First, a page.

Advancing Women is Still Not a Priority for 79 percent of Organizations

Advancing Women is Still Not a Priority for 79 percent of Organizations

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A new study by IBM, "Women, Leadership, and the Priority Paradox," polled 2,300 executives and professionals and revealed that the leadership gender gap in the global workplace continues to persist because organizations have yet to make advancing women a formal business priority. The study also provides guidance on how to drive change.

The global study, conducted by IBM Institute for Business Value (IBV) in cooperation with Oxford Economics, surveyed an equal number of women and men from organizations worldwide across multiple industries to better understand why a large gender disparity in the leadership ranks persists and what can be done to drive progress toward gender equality. In addition to the qualitative survey, IBV conducted a series of one on one interviews with executives and professionals across six global regions.

The study revealed that within those organizations surveyed, only 18 percent of senior leadership positions are held by women. This is due to the fact that organizations are not sold on the business value. 79 percent of respondents indicated that they have not formally prioritized fostering gender equality in leadership within their organizations, even though ample evidence correlates gender equity with improved financial success and competitive advantage.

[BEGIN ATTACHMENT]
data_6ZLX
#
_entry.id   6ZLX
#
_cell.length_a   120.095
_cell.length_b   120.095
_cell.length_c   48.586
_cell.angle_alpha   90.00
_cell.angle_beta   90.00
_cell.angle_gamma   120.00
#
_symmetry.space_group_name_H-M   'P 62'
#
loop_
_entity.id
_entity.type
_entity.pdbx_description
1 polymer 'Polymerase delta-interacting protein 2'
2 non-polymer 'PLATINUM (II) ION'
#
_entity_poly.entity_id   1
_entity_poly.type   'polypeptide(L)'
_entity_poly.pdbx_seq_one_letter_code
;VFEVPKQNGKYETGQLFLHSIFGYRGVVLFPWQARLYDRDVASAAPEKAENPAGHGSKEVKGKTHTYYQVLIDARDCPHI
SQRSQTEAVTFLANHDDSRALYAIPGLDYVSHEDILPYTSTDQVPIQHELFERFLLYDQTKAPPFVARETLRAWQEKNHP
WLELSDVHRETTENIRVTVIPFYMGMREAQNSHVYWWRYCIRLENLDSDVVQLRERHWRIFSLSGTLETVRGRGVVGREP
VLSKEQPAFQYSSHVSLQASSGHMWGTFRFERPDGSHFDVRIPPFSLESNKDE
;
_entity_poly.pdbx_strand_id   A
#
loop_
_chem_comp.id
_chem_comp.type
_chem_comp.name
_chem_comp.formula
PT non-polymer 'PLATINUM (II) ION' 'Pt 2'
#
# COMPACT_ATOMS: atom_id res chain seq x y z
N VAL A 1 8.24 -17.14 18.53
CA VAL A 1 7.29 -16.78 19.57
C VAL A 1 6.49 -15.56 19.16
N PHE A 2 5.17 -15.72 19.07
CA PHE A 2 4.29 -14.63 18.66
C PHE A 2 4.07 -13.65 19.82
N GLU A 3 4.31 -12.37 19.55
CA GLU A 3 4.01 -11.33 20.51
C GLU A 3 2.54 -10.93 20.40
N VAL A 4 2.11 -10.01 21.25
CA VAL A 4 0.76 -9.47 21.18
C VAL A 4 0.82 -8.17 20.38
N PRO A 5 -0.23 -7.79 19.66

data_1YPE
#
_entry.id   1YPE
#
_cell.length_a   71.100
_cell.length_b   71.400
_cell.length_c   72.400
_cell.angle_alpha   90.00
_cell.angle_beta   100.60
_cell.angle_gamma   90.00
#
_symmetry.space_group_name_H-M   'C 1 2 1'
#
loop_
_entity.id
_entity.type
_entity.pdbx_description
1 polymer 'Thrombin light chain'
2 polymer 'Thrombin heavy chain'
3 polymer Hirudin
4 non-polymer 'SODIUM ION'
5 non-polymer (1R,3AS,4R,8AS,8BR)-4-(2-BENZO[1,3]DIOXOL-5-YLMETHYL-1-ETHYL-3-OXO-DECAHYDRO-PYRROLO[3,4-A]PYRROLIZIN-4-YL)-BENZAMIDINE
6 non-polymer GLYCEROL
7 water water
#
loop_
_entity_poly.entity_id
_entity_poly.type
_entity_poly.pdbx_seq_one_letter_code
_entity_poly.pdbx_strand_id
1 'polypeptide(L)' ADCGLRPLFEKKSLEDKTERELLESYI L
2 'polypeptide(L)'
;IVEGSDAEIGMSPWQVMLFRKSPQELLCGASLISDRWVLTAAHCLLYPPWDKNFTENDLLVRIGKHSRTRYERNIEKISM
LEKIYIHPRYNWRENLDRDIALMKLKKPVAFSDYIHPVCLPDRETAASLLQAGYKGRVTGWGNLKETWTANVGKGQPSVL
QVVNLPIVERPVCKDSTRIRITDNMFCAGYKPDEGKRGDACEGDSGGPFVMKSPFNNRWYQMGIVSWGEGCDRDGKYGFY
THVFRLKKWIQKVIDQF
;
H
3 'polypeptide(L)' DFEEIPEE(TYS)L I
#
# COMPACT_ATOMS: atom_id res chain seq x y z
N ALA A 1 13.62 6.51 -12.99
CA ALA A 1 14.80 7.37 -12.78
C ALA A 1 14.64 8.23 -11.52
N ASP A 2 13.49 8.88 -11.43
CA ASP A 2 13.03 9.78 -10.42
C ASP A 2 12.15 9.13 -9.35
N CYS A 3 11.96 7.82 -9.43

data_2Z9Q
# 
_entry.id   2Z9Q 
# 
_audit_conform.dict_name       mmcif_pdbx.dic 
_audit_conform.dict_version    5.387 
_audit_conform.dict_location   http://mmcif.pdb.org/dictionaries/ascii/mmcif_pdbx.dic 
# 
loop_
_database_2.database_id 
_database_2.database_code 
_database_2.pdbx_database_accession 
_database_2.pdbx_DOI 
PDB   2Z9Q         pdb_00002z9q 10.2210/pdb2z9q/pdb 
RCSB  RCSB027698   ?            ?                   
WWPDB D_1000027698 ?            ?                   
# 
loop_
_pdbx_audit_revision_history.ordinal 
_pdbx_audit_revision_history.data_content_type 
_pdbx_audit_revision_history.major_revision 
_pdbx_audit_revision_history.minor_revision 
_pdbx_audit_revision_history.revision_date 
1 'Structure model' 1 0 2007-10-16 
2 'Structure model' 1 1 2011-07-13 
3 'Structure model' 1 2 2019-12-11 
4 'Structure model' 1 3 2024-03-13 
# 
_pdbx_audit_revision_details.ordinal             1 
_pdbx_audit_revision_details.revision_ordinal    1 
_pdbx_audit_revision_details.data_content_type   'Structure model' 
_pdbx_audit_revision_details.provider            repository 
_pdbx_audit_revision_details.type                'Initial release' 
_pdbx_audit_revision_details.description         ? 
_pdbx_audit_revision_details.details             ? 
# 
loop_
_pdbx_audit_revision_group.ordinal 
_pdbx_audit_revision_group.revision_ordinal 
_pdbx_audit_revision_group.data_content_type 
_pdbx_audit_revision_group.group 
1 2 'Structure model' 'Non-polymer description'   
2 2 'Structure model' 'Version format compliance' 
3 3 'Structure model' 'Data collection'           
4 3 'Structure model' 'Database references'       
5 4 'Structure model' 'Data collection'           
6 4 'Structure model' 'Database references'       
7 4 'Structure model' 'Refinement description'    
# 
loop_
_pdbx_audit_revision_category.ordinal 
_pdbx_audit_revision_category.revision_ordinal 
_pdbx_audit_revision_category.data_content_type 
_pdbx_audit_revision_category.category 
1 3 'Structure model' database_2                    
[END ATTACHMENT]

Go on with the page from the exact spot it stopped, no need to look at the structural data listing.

The study also found that men underestimate the magnitude of gender bias in their workplaces. 65 percent of male executives reported it is just as likely they would have been promoted to a top leadership role even if they had been women, despite the low numbers of women that currently hold those roles. Few organizations display a sense of urgency or ownership about this issue. Organizations are over-relying on "good intentions" and applying a laissez-faire approach to diversity, rather than applying the disciplined focus on operational execution they apply to other aspects of organizational performance.

Despite these hurdles, there was a set of organizations, dubbed "First Movers" in the report, that stood out as being dedicated to achieving gender equality within their leadership ranks. Comprising 12 percent of the total sample, these organizations share characteristics and values that foster a more inclusive environment and provide a roadmap of how to create progress for other organizations.

All First Movers have made advancing women into leadership roles a formal business priority. By comparison, only nine percent of other organizations have the same focus and were sold on the idea that gender-inclusive organizations are more successful financially, whereas only 38 percent of other organizations agree.

They all agree that businesses need to continue making changes to achieve gender equality in the workplace. While the majority of other organizations in our survey also agree, 29 percent more First Movers are passionate about taking action than other organizations.

The study also provides guidance on key steps to creating a culture that fosters gender equality in the workplace. Organizations looking to drive change need to implement concrete initiatives that directly impact performance goals and incentives at every level of the organization.

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